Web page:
The parents of a boy killed two years ago during a school field trip in St. Paul say they will build a school in West Africa in his honor.
Fourth-graders Haysem Sani and Mohamed Fofana died and two other children were injured when part of a Mississippi River bluff collapsed on them as they hunted for fossils in Lilydale Regional Park with classmates from Peter Hobart Elementary school in St. Louis Park.
In the heartbreaking task of going through his belongings, Mohamed's mother discovered a journal where the 10-year-old wrote about what he'd do if he were president.
"'I would do everything, and I would give money so school kids can read. And I would give money to the poor people. I would build soccer fields for schools to play in,'" Madosu Kanneh, Mohamed's mother, said as she read Mohamed's words Wednesday from the small, handmade book on her dining room table.
She said the boy had been to visit his father's hometown in Guinea in 2010. He found kids without clothes, playing soccer barefoot in town. He recounted the trip for a school project.
His writing inspired his family to make something good of his tragic death.
Mohamed's father, Lancine Fofana, has just returned from West Africa where they laid a cornerstone this month for a school that will teach as many as 400 children in Siguiri, a small gold mining town in northern Guinea. The town doesn't have a school now and parents must send their children away if they want them to have an education.
The family is using part of their share of a more than $1 million settlement paid to the families of the children involved. "The settlement money goes straight to the project," Lancine Fofana said.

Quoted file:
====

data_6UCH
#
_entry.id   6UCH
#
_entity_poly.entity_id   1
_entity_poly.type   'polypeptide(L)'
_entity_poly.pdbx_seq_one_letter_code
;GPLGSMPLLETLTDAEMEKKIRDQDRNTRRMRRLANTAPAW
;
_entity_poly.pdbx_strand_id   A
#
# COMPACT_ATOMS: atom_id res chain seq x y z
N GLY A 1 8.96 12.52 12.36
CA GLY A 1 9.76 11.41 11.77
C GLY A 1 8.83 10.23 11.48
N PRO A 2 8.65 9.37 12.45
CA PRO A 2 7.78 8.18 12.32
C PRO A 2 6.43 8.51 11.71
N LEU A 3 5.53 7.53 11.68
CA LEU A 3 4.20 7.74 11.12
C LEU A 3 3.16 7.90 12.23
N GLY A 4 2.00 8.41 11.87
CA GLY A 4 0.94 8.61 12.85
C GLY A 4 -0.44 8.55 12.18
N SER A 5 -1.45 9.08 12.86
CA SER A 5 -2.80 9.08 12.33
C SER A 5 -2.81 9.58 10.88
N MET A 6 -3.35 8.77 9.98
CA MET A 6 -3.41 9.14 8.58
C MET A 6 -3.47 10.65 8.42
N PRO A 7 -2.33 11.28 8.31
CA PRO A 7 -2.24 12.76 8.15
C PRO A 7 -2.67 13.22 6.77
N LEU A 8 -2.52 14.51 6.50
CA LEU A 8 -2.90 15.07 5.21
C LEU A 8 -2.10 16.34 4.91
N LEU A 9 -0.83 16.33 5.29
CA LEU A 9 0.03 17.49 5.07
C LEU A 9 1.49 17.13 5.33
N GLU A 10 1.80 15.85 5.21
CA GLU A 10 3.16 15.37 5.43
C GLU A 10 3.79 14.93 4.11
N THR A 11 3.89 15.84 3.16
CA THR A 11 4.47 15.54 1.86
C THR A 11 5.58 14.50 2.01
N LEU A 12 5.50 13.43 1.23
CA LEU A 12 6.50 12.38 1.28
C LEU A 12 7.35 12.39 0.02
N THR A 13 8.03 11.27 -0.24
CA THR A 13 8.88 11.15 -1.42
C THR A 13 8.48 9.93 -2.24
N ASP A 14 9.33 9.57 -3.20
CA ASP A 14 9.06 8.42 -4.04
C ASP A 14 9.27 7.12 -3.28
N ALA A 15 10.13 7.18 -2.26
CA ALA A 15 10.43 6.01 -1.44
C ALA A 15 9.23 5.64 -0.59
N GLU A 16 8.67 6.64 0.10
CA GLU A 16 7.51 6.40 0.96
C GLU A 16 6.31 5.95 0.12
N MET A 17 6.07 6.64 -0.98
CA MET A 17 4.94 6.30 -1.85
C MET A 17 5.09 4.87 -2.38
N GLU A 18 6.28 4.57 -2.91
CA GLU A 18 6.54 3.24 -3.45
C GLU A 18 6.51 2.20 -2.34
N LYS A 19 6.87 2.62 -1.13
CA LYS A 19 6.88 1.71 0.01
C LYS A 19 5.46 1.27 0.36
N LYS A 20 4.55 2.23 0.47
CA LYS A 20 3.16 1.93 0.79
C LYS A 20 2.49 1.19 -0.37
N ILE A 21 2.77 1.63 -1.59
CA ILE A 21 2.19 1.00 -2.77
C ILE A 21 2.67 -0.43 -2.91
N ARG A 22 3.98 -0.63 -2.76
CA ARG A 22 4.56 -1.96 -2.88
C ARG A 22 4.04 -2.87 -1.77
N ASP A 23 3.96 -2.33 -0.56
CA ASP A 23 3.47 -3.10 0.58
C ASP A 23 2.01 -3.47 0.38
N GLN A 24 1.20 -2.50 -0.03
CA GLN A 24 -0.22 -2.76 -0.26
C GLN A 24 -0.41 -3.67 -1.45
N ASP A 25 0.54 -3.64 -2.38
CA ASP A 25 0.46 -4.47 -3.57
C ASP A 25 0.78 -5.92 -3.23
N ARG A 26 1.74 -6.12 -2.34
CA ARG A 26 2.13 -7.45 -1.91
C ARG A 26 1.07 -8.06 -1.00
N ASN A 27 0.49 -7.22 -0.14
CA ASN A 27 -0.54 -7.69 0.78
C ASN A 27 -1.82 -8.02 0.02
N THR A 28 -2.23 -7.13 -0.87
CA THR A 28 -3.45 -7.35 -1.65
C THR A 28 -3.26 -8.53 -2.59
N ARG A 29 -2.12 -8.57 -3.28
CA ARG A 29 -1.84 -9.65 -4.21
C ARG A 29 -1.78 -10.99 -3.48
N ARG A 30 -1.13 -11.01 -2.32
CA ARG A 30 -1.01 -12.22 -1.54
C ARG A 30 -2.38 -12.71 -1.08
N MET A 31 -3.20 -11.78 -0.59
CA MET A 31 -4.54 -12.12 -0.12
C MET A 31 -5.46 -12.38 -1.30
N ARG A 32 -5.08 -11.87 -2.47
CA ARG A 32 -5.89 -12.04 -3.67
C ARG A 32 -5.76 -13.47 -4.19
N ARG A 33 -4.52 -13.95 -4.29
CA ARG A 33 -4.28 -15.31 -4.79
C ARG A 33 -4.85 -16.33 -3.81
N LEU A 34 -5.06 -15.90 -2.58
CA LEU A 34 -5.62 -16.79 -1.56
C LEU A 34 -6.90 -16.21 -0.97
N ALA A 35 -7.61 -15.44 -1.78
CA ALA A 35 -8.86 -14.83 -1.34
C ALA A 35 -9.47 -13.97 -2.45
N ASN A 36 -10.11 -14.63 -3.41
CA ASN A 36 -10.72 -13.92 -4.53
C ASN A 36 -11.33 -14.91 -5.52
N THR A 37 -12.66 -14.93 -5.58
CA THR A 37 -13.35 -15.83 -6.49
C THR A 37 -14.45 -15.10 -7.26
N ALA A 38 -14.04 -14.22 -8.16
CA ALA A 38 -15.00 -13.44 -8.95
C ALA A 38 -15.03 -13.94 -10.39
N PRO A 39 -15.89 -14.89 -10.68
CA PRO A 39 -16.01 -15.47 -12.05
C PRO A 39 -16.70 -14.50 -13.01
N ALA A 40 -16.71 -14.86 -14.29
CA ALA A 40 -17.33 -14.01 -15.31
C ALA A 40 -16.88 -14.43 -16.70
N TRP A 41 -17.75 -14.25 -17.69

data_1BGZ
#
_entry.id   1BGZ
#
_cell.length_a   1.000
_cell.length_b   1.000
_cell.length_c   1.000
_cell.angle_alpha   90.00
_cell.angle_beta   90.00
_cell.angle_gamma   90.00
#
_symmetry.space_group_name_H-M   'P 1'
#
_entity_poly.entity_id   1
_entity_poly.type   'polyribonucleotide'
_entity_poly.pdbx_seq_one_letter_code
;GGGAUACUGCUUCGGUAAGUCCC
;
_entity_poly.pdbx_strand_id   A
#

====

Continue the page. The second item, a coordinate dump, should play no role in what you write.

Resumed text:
There will be a soccer field, a basketball court and a library. Mohamed's family has established a nonprofit foundation here in the U.S. to help organize and fund the effort.
Costs for the initial phase are expected to run between $150,000 and $200,000 said Kurt Swanson, who sits on the foundation board.
Since the family's proceeds from the settlement can't pay for the whole project, they've set up a website to take contributions. They hope classes can start next year.
Mohamed's death is also changing things for the better in St. Paul. The city is rebuilding the park area where the tragedy happened, although part of the site remains off limits. High risk areas will be fenced off, an overlook at the top of the bluff has been removed. Work is expected to start soon on a new and safer trail through the area.
"It was very heartbreaking for me," Kanneh said after discovering Mohamed's wish to help children. "I called my husband, and I showed him this book. I said, 'We have to work to make his dream come true.'"